PDA

View Full Version : CoP v's CoF

d3uk61
06-09-2009, 06:59 PM
Dave Smith -

I'de like to make this a discussion if possible, so Ive posted the replies so far and added my own reply to them.

Original Post

What opinions do you have regarding the use and interchangeability of the terms Centre of Force (CoF) and Centre of Pressure (CoP) especially when applied to analysing data from a pressure mat system or pressure insole system where one might be interested in pressure or force plantar to the human foot during ambulatory activities.

Replies so far

I'd assume that they mean the same thing, but I see COP used more often
and that's the one I'd go with. Now if only you guys would spell
"center" correctly! ;)

Brian Schulz, Ph.D.

I'm sure I'm not shining any new light on the subject, but force is a
vector quantity and by definition a force distributed over a surface
becomes a pressure. To me, this means that "center of force" is
somewhat incorrect as there is no "center", just the point origin of
the force. Since pressure is distributed on a surface it can have a
center. That is just my opinion, so take it for what it's worth...

Andrew

I would have two quick concerns with using COF instead of COP.

(1) force is a vector and already classified with a single point of application/origin, so there really isn't a centre to it. Pressure (a scalar quantity) is force over an area (the plantar surface of the foot in this case), so there can be a centre to it.

(2) COF is commonly used to abbreviate "coefficient of friction" in similar research. So it may be confusing to use it to abbreviate a different term.

Robert D. Catena, Ph.D.

Centre of pressure is the traditional name (e.g., Elftman, H., A
cinematic study of the distribution of pressure in the human foot. The
Anatomical Record, 59:481-491, 1934) and especially allies to pressure
mapping systems but has also been used for force platform systems.
Centre of force is not a common name and might be better replaced by
"point of force application". In any case a force does not have a
centre.

Gordon Robertson

What you have to consider is how pressure mats/insoles actually work. They measure the normal force over and area, from which you can derive pressure. So to consider these two terms as representative of the outcome measure is unfair really as both force plates and pressure systems essentially measure force. The term centre of force really isn't used that frequently simply because it refers to a point of force application, which whilst it may be theoretical is a point. By the very nature of this point we should discuss this as centre of pressure.

Hope this helps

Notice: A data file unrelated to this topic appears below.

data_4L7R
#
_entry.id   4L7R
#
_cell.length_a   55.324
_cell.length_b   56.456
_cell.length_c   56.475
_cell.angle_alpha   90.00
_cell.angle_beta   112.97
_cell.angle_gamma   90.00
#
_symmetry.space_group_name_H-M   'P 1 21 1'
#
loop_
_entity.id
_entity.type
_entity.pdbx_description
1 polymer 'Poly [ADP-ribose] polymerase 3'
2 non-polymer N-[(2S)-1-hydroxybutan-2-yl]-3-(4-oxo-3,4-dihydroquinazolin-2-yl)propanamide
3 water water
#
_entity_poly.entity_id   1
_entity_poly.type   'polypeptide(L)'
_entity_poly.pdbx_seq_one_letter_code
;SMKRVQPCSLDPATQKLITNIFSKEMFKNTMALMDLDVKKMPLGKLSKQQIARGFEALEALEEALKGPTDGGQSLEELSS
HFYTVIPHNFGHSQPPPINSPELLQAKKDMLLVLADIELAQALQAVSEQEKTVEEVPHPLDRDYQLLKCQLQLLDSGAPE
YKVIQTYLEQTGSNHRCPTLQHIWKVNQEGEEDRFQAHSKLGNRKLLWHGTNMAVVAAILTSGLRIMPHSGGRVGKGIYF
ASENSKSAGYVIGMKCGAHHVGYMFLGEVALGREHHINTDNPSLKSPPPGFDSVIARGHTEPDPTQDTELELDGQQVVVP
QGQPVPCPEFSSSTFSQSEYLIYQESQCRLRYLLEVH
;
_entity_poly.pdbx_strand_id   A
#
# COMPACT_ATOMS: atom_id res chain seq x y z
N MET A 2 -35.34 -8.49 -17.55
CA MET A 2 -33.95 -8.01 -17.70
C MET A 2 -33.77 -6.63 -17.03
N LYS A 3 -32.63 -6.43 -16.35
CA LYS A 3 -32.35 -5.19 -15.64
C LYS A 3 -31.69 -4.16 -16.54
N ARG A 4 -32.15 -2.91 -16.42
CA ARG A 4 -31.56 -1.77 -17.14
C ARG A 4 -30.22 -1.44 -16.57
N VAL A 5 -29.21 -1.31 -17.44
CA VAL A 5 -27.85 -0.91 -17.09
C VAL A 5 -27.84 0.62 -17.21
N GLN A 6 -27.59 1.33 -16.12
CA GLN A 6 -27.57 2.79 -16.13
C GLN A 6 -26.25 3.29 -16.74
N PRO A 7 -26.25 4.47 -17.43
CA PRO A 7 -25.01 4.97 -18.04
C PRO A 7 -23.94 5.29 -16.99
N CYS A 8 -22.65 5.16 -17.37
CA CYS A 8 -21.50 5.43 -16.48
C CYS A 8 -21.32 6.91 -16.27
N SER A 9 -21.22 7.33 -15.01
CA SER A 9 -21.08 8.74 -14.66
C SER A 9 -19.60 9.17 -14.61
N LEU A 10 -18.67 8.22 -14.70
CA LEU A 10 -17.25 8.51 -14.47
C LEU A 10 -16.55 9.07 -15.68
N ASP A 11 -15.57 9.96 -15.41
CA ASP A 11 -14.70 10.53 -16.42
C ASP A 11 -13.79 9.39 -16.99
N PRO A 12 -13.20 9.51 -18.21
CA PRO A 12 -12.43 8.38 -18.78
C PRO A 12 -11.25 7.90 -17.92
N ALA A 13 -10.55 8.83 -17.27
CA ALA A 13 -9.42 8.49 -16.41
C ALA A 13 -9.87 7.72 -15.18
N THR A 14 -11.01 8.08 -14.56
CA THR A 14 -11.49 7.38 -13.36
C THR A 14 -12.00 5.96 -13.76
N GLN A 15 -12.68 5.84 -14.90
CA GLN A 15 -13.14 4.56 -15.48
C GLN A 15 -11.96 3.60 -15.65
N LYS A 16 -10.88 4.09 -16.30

Dominic

Dr Dominic Thewlis
Lecturer In Biomechanics

So the general consensus appears to be 3 things -

1) That CoP is preferable to CoF since when considering force applied over an area it really becomes pressure by definition.

2) CoF cannot be the same as CoP since force is a vector and pressure is scalar.

3) Force is a point application and so cannot have a centre (or center for Brian)

1) I can see the logic of that but as Dominic pointed out "What you have to consider is how pressure mats/insoles actually work."

They characterise normal force or rather discreet force locations perpendicular to a reference plane e.g. the pressure mat on the floor. The area that each force point is spread over is relative to the size of the sensor cell and nothing about the centre of pressure can be known until we have data from more than one cell.

2) Isn't the pressure mat scenario a special case? Doesn't pressure become a vector when defined by a reference plane? i.e. it is given direction. Similar to speed (mph) becomes velocity when a direction is specified.

3) Can one not consider the many force points defined by the multiple cells of a pressure mat as having a central location that is the CoF?

So each load cell of the pressure mat only characterises normal force. If it were possible to have load cells that also characterised horizontal or shear forces then the resultant force vector for each cell would have a 3D nature and the summation of all these vectors would result in a single point 3D force vector that would be similar to the 3D force vector characterised by a force plate software output. So isn't it fair to say that, in terms of a pressure mat or insole system, the summation of all forces, normal and shear, can be described as the Centre of Force and the summation of all normal forces the Centre of Pressure? Therefore since we do not have systems that characterise discreet force locations in 3D, only those that characterise normal force, then the only sensible term to use would be CoP.

Dave Smith Podiatrist, MSc App Biomechanics